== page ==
With reference to FIG. 3, the vertebra V5 includes two laminae 20 a and 20 b extending to either side (as viewed in FIG. 2) of a spinous process 22 that projects posteriorly from the juncture of the two laminae. Two transverse processes 24 a and 24 b extend laterally from the laminae 20 a and 20 b, respectively, and two pedicles 26 a and 26 b extend inferiorly from the processes 24 a and 24 b to a vertebral body 28. Since the other vertebrae V1-V3 are similar to the vertebra V5 they will not be described in detail.

As better shown in FIG. 4, the vertebra V4 is similar to the vertebra V5 with the exception that a laminectomy has been performed to remove the laminae 20 a and 20 b as well as the spinous process 22 from the vertebra V4 for the reasons set forth above.

An intervertebral disc prosthetic device 30 according to an embodiment of the invention is provided for implanted relative to the vertebrae V4 and V5. The device 30 is shown in detail in FIG. 5 and includes a body member 32 which is substantially rectangular in shape with the exception that the upper end 32 a of the body member, as viewed in FIG. 5, as well as the two sides 32 b and 32 c, are curved inwardly to form concave surfaces. A curved saddle, or notch, 32 d is formed in the other end portion of the body member 32. Two through openings 32 e and 32 f are formed through the body member 32 at the upper corners thereof. Two sleeves 34 a and 34 b are adapted to fit into the openings 32 e and 32 f, respectively, to strengthen the opening, and two tethers 36 a and 36 b can be connected at one end to the body member 32 and can be tied to the vertebrae V4 and/or V5 in a conventional manner. Since the tethers 36 a and 36 b are optional, they are shown in phantom lines.

When the device 30 is implanted relative to the vertebrae V4 and V5 as shown in FIG. 4 and 6, the device is positioned so that the spinous process 22 of the vertebra V5 extends in the notch 32 d. The body member 32 is sized so that, in this position, the openings 32 e and 32 f extend over the pedicles 26 a and 26 b of the vertebra V4. Then, two screws 36, one of which is shown in FIG. 6, are inserted through the sleeves 34 a and 34 b in the openings 32 e and 32 f, respectively (FIG. 5), of the body member 32 and torque is applied to the screws so that they are driven into the respective pedicles 26 a and 26 b of the vertebrae V4 and V5 to provide compressional and torsional resistance. The screws 36 can be of any conventional type and therefore will not be described in detail.

Thus, the device 30 is connected to the vertebra V5 by a non-rigid connection provided by the notch 32 b, and to the vertebra V4 by a rigid connection provided by the screws 36, notwithstanding the fact that the spinous process of the vertebra V4 is missing. The tethers 36 a and 36 b can also be tied to the vertebrae V4 and/or V5 to provide additional distracting resistance.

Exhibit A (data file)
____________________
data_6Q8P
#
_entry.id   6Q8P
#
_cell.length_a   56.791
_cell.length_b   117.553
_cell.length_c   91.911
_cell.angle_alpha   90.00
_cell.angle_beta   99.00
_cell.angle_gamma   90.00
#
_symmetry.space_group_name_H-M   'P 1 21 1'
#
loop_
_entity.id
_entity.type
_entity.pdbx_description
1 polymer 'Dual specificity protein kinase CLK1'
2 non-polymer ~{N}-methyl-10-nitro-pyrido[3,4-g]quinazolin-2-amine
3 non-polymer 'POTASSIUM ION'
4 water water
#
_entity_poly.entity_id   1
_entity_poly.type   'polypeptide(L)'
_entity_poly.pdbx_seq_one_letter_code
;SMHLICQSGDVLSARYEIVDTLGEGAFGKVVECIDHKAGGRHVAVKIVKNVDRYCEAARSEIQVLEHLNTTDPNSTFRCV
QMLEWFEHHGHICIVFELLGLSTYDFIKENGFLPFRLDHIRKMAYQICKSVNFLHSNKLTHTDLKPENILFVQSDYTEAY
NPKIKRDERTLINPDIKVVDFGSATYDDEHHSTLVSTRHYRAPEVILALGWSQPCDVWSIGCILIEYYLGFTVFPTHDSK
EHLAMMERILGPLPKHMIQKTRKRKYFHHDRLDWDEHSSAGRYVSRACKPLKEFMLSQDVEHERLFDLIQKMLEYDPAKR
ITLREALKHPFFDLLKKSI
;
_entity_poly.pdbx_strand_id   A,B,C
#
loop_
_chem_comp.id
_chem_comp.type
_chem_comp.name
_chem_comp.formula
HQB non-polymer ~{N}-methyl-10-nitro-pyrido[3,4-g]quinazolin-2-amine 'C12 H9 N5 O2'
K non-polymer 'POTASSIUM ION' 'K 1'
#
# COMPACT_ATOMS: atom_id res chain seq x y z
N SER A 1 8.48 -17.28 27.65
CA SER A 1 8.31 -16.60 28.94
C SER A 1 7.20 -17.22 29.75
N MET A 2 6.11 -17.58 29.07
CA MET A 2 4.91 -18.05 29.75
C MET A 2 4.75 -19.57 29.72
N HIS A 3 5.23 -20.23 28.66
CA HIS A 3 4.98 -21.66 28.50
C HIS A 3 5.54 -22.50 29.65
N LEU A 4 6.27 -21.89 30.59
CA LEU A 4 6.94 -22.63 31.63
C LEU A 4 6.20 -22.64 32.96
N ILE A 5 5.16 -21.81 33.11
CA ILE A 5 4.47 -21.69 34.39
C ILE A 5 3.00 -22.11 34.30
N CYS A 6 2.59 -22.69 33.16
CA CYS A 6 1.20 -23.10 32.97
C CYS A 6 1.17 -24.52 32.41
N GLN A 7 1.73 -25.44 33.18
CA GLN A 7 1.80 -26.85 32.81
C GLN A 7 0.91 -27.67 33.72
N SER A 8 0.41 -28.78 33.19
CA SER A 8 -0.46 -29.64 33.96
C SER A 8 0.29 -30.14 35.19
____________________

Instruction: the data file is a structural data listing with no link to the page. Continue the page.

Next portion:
The materials making up the body member 32 can vary within the scope of the invention. For example the body member 32 can be fabricated from a relatively soft material and/or a relatively hard material, or both. In the last case, a relatively soft outer layer, such as silicone, could be molded around a relatively stiff inner layer, such as hard rubber or plastic.

A prosthetic device according to an alternate embodiment is shown, in general, by the reference numeral 40 in FIG. 7. The device 40 includes a body member 42 having a saddle, or curved notch 42 a formed in one end thereof which is the lower end as viewed in FIG. 7. Two arms 44 a and 44 b extend from the other end of the body member 42 and at an angle to the vertical so that their distal ends extend over the pedicles 26 a and 26 b (FIGS. 3 and 4) of the vertebra V4. Two retaining rings 46 a and 46 b are mounted to the distal ends of the arms 44 a and 44 b, respectively, in any conventional manner, and are adapted to receive two screws 48 a and 48 b, respectively. The retaining rings 46 a and 46 b, as well as the screws 48 a and 48 can be of any conventional type and therefore will not be described in detail.

The device 40 is implanted relative to the vertebrae V4 and V5, so that the spinous process 22 of the vertebra V5 extends in the notch 42 a of the body member 42. The screws 48 a and 48 b are inserted through the rings 46 a and 46 b, respectively, and torque is applied to the screws so that they are driven into the pedicles 26 a and 26 b (FIG. 3) of the vertebra V4 which provides compressional and torsional resistance.

Thus, the device 40 is secured in its implanted position by both a non-rigid connection to the vertebra V5 provided by the notch 42 a, and a rigid connection to the vertebra V4 provided by the screws 48 a and 48 b, notwithstanding the fact that the spinous process from the vertebra V4 is missing.

It is understood that the tethers 36 a and 36 b of the embodiment of FIGS. 5 and 6 can also be connected to the body member 42 and tied to the vertebrae V4 and/or V5 to provide additional distracting resistance.